mdstat	      meminfo		 misc	       modules	      mounts@
mtrr	      net@		 pagetypeinfo  partitions     sched_debug
schedstat     scsi/		 self@	       slabinfo       softirqs
stat	      swaps		 sys/	       sysrq-trigger  sysvipc/
thread-self@  timer_list	 timer_stats   tty/	      uptime
version       version_signature  vmallocinfo   vmstat	      zoneinfo

Again, the meanings of each of these is buried in the various documentation and source code files that surround them, but let’s take a look at a couple of examples. How about that uptime file?

8099.41 31698.74

OK. Two numbers. What do they mean? The first one is how many seconds the system has been running. The second one is the number of seconds all cpus on the system have been idle since the system came up. Yes, on a multi-proc system, the second number can be greater than the first. And thus begins the actual journey into spelunking procfs. If you’re like me, you occasionally need to know this information. Of course, if you want to know it from the command line, you just run the ‘uptime’ command, and you get…

 06:38:22 up  2:18,  2 users,  load average: 0.17, 0.25, 0.17

Well, hmmm, I get the ‘up’ part, but what’s all that other stuff, and what happened to the idle time thing? As it turns out, the uptime command does show the up time, but it also shows the logged in users, and the load average numbers, which actually come from different files.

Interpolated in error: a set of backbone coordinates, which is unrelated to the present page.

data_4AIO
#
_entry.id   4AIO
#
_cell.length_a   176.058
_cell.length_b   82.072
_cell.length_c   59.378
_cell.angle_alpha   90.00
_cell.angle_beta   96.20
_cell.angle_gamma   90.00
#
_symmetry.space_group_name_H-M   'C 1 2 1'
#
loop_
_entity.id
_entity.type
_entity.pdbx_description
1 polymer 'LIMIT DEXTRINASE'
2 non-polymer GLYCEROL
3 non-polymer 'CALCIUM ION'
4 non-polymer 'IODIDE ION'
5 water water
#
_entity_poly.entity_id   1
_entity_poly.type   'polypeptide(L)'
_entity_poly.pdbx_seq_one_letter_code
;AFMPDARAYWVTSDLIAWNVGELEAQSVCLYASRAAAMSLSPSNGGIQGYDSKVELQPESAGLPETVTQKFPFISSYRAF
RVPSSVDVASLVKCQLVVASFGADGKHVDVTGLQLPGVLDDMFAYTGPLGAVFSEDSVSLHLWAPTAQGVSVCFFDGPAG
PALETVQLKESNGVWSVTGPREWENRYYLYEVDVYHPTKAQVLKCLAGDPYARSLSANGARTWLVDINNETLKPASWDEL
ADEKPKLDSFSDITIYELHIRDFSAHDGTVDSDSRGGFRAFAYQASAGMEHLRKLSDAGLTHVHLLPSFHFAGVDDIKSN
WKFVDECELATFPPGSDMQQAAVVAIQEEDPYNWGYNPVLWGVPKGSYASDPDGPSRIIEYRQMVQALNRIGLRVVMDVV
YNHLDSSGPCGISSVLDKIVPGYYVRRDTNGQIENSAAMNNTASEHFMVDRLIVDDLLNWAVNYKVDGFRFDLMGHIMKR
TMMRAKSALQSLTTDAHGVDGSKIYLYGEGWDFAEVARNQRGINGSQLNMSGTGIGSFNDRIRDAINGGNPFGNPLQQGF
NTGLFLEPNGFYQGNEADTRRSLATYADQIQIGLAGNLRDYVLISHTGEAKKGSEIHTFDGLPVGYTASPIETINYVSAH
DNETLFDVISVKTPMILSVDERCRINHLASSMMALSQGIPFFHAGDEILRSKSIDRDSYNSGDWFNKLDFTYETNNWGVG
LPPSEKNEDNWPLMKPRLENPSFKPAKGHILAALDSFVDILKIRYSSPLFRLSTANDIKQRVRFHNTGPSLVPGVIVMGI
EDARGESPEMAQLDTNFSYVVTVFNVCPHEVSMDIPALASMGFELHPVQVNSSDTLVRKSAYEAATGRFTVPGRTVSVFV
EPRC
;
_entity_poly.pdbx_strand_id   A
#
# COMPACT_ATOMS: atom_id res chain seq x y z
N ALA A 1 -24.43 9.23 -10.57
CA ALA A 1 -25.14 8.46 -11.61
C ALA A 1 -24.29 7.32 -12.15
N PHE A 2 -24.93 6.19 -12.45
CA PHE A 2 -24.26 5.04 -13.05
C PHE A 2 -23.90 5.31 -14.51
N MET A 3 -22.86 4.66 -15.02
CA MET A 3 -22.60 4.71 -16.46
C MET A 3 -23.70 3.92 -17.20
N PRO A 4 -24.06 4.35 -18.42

It’s like this. Whatever you want to know about the system is probably available, but you have to know where to look for it, and how to interpret the data from the files. Often times there’s either a libc function you can call, or a command line utility, if you can discover and remember them.

What about a different way? Since I’m spelunking, I want to discover things in a more random fashion, and of course I want easy lua programmatic access to what I find. In steps the lj2procfs project.

In lj2procfs, I try to provide a more manageable interface to the files in /proc.  Most often, the information is presented as lua tables.  If the information is too simple (like /proc/version), then it is presented as a simple string.  Here is a look at that uptime example, done using lj2procfs:

 

return {
    ['uptime'] = {
        seconds = 19129.39,
        idle = 74786.86,
    };
}